Conduit means in the form of pipe 13 conducts said influent slurry from said grinding device, the flow of said slurry within said pipe being controlled by pump 14 and check valve 18. Pipe 13 connects with heat exchanger 19. Said heat exchanger is comprised of an outer shell and an interior region wherein pipe 13 may be configured to have a series of convolutions designed to receive heat from a confined flow of a hotter fluid such as said slurry being returned to said heat exchanger. The heat exchanger represents a first stage of heating of the slurry. The entering influent slurry may be considered the upstream or heat-receiving fluid. Alternatively, the entering influent slurry may not be confined within a pipe within said heat exchanger but may instead fill the interior region, thereby immersing a convoluted pipe which carries a hotter downstream fluid. In either situation, the interior region of the heater exchanger may be viewed as a portion of conduit means 13. The slurry exits said heat exchanger via pipe section 29, which may be a continuation of pipe 13. The design of the heat exchanger is such as to recover up to 70% of the heat used to achieve decontamination of the slurry.
Injection heating means 21 interacts with pipe section 29 by way of the forceful injection of air heated to at least 180 degrees C., said air being supplied by compressor 26 through pipe section 27 into inlet 31. Heating means 21 represents a second stage of heating of the slurry. The injection of air further serves to provide needed agitation to the slurry, and helps propel the slurry further within pipe section 28. A second injector 22, located downstream from heating means 21, receives the heated slurry through pipe section 28. Injector 22 receives flue gases or steam through pipe 34 and introduces said gases in the downstream direction in pipe section 28. A temperature sensor 23 is located in pipe section 28 downstream from injector 22, and is adapted to control the aforesaid valves 8 and 24, and normally closed auxiliary valve 25, said valves 24 and 25 being located further downstream in the conduit means thus far comprised of pipe sections 13, 29 and 28 and heat exchanger 19.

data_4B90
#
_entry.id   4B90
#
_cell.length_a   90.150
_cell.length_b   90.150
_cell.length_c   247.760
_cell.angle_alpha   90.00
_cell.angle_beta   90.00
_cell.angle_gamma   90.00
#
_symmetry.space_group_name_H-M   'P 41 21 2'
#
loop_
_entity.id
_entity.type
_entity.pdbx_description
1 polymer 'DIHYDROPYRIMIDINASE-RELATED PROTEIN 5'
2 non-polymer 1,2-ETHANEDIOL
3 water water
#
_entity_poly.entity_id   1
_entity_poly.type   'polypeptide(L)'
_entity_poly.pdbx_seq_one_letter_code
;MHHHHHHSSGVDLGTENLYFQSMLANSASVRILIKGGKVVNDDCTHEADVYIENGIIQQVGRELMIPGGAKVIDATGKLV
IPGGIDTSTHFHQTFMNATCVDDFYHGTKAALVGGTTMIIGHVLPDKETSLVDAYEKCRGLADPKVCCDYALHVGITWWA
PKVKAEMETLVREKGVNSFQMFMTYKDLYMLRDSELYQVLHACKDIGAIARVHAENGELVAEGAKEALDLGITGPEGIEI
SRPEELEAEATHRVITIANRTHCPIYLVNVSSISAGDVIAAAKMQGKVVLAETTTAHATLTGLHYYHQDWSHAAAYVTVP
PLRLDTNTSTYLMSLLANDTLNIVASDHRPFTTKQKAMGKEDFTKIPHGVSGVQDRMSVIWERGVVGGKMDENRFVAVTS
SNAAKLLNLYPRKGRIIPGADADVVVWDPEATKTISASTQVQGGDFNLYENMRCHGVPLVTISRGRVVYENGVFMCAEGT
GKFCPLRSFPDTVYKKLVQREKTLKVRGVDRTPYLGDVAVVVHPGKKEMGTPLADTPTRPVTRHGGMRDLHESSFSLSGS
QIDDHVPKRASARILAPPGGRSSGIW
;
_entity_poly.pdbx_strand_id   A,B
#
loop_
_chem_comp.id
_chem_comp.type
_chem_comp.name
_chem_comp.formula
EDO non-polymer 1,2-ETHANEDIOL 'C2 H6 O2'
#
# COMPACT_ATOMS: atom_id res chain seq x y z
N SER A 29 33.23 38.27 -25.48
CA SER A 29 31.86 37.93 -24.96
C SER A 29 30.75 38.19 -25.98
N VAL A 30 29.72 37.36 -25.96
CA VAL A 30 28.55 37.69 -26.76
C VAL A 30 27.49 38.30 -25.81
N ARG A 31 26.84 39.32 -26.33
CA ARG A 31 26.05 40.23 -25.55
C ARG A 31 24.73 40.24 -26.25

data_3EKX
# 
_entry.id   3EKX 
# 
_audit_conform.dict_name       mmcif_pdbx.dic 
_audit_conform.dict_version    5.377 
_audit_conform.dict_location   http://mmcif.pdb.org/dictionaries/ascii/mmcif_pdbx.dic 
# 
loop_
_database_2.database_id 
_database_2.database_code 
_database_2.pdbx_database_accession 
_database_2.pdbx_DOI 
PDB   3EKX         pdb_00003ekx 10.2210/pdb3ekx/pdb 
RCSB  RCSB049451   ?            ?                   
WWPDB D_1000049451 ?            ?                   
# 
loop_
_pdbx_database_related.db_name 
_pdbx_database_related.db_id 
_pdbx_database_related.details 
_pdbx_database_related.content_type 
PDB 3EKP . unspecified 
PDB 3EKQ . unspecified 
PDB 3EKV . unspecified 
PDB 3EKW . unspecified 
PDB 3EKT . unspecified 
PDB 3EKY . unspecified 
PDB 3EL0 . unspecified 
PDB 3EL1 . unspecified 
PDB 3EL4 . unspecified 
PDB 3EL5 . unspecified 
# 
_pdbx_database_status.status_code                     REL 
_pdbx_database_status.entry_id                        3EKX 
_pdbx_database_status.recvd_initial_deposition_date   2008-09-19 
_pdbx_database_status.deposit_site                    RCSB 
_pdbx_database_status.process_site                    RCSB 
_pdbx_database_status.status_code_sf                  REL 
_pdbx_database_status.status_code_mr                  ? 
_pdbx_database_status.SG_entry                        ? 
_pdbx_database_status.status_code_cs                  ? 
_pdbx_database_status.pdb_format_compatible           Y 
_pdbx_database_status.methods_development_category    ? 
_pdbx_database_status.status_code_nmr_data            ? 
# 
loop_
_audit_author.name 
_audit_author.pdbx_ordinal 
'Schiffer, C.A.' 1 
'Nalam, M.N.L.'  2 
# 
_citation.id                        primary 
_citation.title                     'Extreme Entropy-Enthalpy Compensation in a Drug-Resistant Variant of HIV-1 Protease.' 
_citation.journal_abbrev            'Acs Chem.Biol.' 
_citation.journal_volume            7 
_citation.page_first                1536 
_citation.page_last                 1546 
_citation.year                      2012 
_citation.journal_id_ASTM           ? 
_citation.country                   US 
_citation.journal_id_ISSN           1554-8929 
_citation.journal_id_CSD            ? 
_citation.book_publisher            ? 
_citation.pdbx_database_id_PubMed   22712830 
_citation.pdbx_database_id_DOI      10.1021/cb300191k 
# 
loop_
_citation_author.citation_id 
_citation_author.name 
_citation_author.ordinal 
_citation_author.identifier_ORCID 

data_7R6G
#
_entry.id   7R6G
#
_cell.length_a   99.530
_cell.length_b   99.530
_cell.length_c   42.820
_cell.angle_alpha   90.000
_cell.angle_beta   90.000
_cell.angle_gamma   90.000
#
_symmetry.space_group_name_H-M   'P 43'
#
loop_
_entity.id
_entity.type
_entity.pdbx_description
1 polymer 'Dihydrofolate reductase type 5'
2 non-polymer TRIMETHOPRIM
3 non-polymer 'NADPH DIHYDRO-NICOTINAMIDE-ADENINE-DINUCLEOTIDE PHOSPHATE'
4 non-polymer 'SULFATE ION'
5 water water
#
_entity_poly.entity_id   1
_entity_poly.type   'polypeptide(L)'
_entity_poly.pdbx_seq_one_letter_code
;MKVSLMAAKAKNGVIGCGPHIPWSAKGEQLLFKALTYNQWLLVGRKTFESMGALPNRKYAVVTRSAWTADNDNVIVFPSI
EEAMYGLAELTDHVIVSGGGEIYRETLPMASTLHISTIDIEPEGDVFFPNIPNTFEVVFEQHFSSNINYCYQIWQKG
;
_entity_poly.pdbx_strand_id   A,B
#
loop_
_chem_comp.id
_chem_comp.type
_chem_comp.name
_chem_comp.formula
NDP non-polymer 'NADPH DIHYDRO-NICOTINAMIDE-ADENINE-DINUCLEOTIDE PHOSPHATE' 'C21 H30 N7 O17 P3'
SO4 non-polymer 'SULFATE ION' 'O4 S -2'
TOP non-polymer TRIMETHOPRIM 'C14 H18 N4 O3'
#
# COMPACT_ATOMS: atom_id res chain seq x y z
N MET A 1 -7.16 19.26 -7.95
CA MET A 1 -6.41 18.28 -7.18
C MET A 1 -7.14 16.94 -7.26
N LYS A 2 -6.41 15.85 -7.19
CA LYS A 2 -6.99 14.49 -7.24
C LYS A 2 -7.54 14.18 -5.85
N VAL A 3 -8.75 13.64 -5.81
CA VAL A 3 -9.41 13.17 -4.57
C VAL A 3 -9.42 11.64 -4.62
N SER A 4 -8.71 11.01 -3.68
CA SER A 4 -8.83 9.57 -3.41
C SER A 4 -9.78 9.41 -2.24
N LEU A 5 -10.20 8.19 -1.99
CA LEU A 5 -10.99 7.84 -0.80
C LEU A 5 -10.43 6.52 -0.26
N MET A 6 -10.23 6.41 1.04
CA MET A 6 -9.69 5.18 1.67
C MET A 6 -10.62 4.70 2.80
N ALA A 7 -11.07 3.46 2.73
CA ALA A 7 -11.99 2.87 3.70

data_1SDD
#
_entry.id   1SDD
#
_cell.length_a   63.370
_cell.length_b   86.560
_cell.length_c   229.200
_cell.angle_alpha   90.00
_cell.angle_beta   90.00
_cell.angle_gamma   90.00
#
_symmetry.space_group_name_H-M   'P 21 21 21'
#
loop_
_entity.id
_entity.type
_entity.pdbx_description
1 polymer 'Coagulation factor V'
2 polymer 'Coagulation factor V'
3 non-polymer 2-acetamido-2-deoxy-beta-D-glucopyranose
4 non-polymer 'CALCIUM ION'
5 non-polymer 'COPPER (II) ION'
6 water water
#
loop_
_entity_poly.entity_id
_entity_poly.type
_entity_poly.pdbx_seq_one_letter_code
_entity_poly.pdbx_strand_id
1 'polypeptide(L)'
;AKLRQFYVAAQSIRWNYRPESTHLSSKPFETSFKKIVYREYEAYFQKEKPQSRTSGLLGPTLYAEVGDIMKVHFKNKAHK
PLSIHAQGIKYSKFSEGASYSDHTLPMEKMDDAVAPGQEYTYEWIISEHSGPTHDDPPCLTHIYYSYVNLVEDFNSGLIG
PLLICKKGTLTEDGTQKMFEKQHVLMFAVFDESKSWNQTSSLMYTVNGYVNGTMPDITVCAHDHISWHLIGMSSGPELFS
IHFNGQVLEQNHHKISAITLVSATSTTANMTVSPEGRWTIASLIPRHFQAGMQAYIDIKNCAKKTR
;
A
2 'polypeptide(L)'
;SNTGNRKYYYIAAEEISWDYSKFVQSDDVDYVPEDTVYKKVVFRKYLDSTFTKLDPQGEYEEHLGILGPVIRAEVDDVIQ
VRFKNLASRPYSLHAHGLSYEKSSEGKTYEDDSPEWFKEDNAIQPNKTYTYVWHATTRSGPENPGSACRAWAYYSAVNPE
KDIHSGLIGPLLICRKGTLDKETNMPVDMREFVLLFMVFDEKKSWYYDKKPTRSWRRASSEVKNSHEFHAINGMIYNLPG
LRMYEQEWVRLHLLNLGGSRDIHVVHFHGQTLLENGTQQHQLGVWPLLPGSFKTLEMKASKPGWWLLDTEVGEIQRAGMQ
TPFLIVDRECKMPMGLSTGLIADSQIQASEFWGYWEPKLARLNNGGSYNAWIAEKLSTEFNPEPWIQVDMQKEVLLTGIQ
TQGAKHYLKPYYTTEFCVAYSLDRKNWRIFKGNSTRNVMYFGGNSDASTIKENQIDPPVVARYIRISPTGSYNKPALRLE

Pipe section 20, downstream from valve 24, is configured as a holding section enveloped in thermal insulation and having a length adapted to enable the now hot slurry to maintain its highest temperature for a sufficient time of at least 15 minutes at 125 degrees C. to produce a sterilized effluent slurry. Pipe section 20 delivers said effluent slurry to heat exchanger 19 as the downstream fluid where it transfers heat to the confined heat-receiving influent slurry. An effluent pipe section 38 delivers the cooled effluent slurry 41 to holding tank 35. The arrowed lines in FIG. 1 indicate the flow path through the apparatus. A vent 39 positioned atop tank 35 transfers any noxious gaseous species to a proper disposal facility. Likewise, a bottom drain line 49 conducts the treated slurry by gravity flow or pump means 36 toward a filter 52 or an ultimate disposal site, which may be a municipal sanitary sewer system. When employed for shipboard use, the apparatus may safely discharge into the ocean.
In the event that sensor 23 determines that the temperature of the heated slurry is inadequate to achieve sterilization (namely below 125 degrees C.) it produces a diversion involving the closing of valves 24 and 8, and opening of valve 25. Such action causes the slurry to be diverted from pipe section 20 to shunt pipe 30 that returns the slurry to tank 10 for re-processing. The diversion operation also involves the closing of door 4 and stoppage of pump 14. The diversion operation is reversed when sensor 23 detects proper temperature.
It is to be noted that, when the temperature of the slurry reaches 125-130 degrees C., the autogenous pressure in the apparatus reaches approximately 30 p.s.i. Pressure-regulating valves 50 and 51 are employed to maintain said autogenous pressure.
The apparatus can also be employed with only solid waste by utilizing ordinary water instead of an aqueous sewage stream. When so employed, drain line 49 communicates with a conventional filter which separates the slurry into solid and liquid components. The solid component can be properly disposed of, whereas the liquid component can be routed back to tank 10 for re-use in the process of this invention. By virtue of the aforesaid components and their interaction, an energy-efficient apparatus is provided for the decontamination of infectious solid and/or liquid substrates.
While particular examples of the present invention have been shown and described, it is apparent that changes and modifications may be made therein without departing from the invention in its broadest aspects. The aim of the appended claims, therefore is to cover all such changes and modifications as fall within the true spirit and scope of the invention.